Exeter, Devon UK • Jun 22, 2024 • VOL XII

Exeter, Devon UK • [date-today] • VOL XII
Home InternationalBeyond Exeter How the anniversary of the Tiananmen Square Massacre is being remembered globally 

How the anniversary of the Tiananmen Square Massacre is being remembered globally 

Austin Taylor explores how the Tiananmen Square protests are commemorated around the world and how the memory of the tragedy is preserved
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How the anniversary of the Tiananmen Square Massacre is being remembered globally 

Image: calflier001 via Flickr

Austin Taylor explores how the Tiananmen Square protests are commemorated around the world and how the memory of the tragedy is preserved

On June 4th, 1989, the soldiers and tanks of People’s Liberation Army marched into Tiananmen Square in Beijing and massacred up to thousands of unarmed Chinese students. The death toll has been controversial and contested since the incident due to Chinese state censorship, with the official figure having been 300, whilst other estimates, including that of the the Chinese Red Cross, being closer to 3,000. The massacre took place after thousands of students had camped out in Tiananmen Square amidst democracy protests that shook China and Chinese people across the globe. The protests were perpetuated mostly by student and workers’ unions and had a range of goals that centred around democratic reform in China. The brutal response of the Chinese Communist Party (CCP) shocked and disturbed a world that had looked hopefully at the increasingly liberal China of Deng Xiaoping. Any hope for democracy in mainland China was utterly crushed, and the crackdown resulted in the extreme limits on political expression in China that are still in place today.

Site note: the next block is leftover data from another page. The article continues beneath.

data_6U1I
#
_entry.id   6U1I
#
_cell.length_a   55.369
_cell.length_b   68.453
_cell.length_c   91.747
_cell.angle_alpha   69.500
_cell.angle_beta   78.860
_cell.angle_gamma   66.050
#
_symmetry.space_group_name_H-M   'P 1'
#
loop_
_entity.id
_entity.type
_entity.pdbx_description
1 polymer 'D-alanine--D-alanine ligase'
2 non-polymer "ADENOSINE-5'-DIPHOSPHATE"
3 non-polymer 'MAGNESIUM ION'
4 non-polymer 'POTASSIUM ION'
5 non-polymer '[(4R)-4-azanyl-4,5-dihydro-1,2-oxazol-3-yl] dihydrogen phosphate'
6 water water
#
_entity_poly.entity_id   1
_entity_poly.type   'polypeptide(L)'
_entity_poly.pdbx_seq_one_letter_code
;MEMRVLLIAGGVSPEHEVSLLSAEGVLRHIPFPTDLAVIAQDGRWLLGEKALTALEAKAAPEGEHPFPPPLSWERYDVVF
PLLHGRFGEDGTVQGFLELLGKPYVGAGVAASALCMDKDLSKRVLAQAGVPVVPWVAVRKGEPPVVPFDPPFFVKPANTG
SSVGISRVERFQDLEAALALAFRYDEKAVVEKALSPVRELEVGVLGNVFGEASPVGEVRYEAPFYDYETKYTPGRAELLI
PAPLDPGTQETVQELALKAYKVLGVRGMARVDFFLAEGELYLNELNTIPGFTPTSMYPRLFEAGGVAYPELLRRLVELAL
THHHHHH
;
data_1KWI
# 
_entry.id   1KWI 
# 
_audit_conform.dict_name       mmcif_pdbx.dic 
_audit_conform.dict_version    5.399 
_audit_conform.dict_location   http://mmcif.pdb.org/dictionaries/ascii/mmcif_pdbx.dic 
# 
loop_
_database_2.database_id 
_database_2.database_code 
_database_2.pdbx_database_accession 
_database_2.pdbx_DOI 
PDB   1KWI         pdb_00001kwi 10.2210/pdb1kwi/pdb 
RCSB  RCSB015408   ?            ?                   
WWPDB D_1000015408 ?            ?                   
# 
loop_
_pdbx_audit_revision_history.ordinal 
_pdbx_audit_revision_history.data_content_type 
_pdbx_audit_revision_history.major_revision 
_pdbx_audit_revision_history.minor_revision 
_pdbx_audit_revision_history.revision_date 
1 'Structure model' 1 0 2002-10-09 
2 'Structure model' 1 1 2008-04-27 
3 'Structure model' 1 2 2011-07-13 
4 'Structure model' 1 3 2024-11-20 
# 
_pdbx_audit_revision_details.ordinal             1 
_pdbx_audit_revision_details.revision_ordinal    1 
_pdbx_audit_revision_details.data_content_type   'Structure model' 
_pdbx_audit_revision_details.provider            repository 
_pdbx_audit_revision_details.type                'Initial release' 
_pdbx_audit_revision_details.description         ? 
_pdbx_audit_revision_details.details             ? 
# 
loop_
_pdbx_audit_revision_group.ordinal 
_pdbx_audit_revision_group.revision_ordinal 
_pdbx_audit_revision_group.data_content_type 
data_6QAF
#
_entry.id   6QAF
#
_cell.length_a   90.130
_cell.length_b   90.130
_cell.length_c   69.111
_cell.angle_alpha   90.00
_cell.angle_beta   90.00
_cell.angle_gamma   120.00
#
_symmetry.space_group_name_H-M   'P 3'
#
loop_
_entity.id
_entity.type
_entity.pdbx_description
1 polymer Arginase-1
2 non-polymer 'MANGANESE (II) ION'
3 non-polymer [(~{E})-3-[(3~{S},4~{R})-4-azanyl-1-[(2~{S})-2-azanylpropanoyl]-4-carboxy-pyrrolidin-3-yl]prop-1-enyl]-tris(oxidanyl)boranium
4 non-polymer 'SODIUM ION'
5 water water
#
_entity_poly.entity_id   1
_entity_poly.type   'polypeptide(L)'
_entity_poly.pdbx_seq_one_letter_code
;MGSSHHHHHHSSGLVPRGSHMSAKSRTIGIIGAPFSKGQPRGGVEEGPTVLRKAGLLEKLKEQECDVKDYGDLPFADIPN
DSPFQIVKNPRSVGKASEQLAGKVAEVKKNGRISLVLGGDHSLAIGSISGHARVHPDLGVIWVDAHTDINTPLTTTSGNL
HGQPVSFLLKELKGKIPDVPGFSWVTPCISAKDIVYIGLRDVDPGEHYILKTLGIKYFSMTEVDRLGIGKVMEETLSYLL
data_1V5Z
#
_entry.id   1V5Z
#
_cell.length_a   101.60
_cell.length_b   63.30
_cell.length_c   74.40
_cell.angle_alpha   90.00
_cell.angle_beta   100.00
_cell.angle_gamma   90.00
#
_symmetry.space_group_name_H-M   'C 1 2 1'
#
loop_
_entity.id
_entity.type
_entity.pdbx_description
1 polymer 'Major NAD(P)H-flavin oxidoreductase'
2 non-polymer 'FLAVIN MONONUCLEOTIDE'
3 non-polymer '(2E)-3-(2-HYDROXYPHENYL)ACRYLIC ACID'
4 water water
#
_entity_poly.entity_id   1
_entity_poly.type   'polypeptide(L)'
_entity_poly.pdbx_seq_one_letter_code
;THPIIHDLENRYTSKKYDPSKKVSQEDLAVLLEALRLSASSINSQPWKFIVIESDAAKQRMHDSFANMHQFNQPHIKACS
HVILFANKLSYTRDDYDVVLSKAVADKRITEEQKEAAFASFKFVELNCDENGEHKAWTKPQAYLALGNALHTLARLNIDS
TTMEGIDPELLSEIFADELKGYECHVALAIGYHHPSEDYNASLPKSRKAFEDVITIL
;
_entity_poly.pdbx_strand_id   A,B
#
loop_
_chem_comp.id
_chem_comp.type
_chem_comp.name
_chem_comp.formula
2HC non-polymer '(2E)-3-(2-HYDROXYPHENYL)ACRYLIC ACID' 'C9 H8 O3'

With mention of the Tiananmen protests being taboo and fiercely repressed by the government, communities outside of mainland China, particularly where the Chinese diaspora is prominent, choose to hold vigils in remembrance of those protestors who were killed. 

The standard bearer for these vigils has traditionally been Hong Kong, for whom the events of 1989 were particularly disturbing considering their then impending handover from British to Chinese rule in 1997. An annual vigil has been held in Victoria Park, there, with upwards of 180,000 people attending the 30th anniversary event amidst the 2019-20 protests. Since then, though, Hong Kong police have increasingly cracked down on any commemorations of or even references to the massacre, arresting attendees and, this year, attempting to replace the vigil with a pro-Beijing food festival. With Hong Kong’s traditional vigil absent, it has fallen to others to mourn the victims.

The Pillar of Shame at the University of Hong Kong, prior to its removal in 2021. Image: Wikimedia Commons, Studio Incendo.

Taiwan has taken the lead in this respect. This June 4th, it held a large vigil at Democracy Square on the grounds of the Chiang Kai-shek Memorial Hall in Taipei. The event was also host to booths for other political causes, including Tibetan and Hong Kong civil society groups. A large replica of the Pillar of Shame, a sculpture memorialising the Tiananmen victims that resided at the University of Hong Kong until its removal by university authorities in 2021, was also put on show. 

Vigils and memorials were also held in Japan, Canada, Australia, Germany, and the USA. Many of these were attended and organised by the large Chinese communities that exist in these countries. 

In London, hundreds of Hong Kong nationals and mainland Chinese gathered in Trafalgar Square to march outside of the Chinese embassy, chanting the “we demand freedom of speech” slogan of the original 1989 protestors. A candlelit vigil, attended by various Hong Kong democracy activists, was organised in Kingston-upon-Thames, whilst Birmingham and Leeds also played host to June 4th events. 

Here, in Exeter, there was no publicised commemoration, but we do still have our student-built Tiananmen memorial on campus.

Image: Austin Taylor

The events of June 4th 1989 are important for many reasons, not least amongst them their significance for student activism and the Chinese democracy movement. Despite its best efforts the CCP has been unable to suppress memories of Tiananmen as it is still commemorated worldwide every June.

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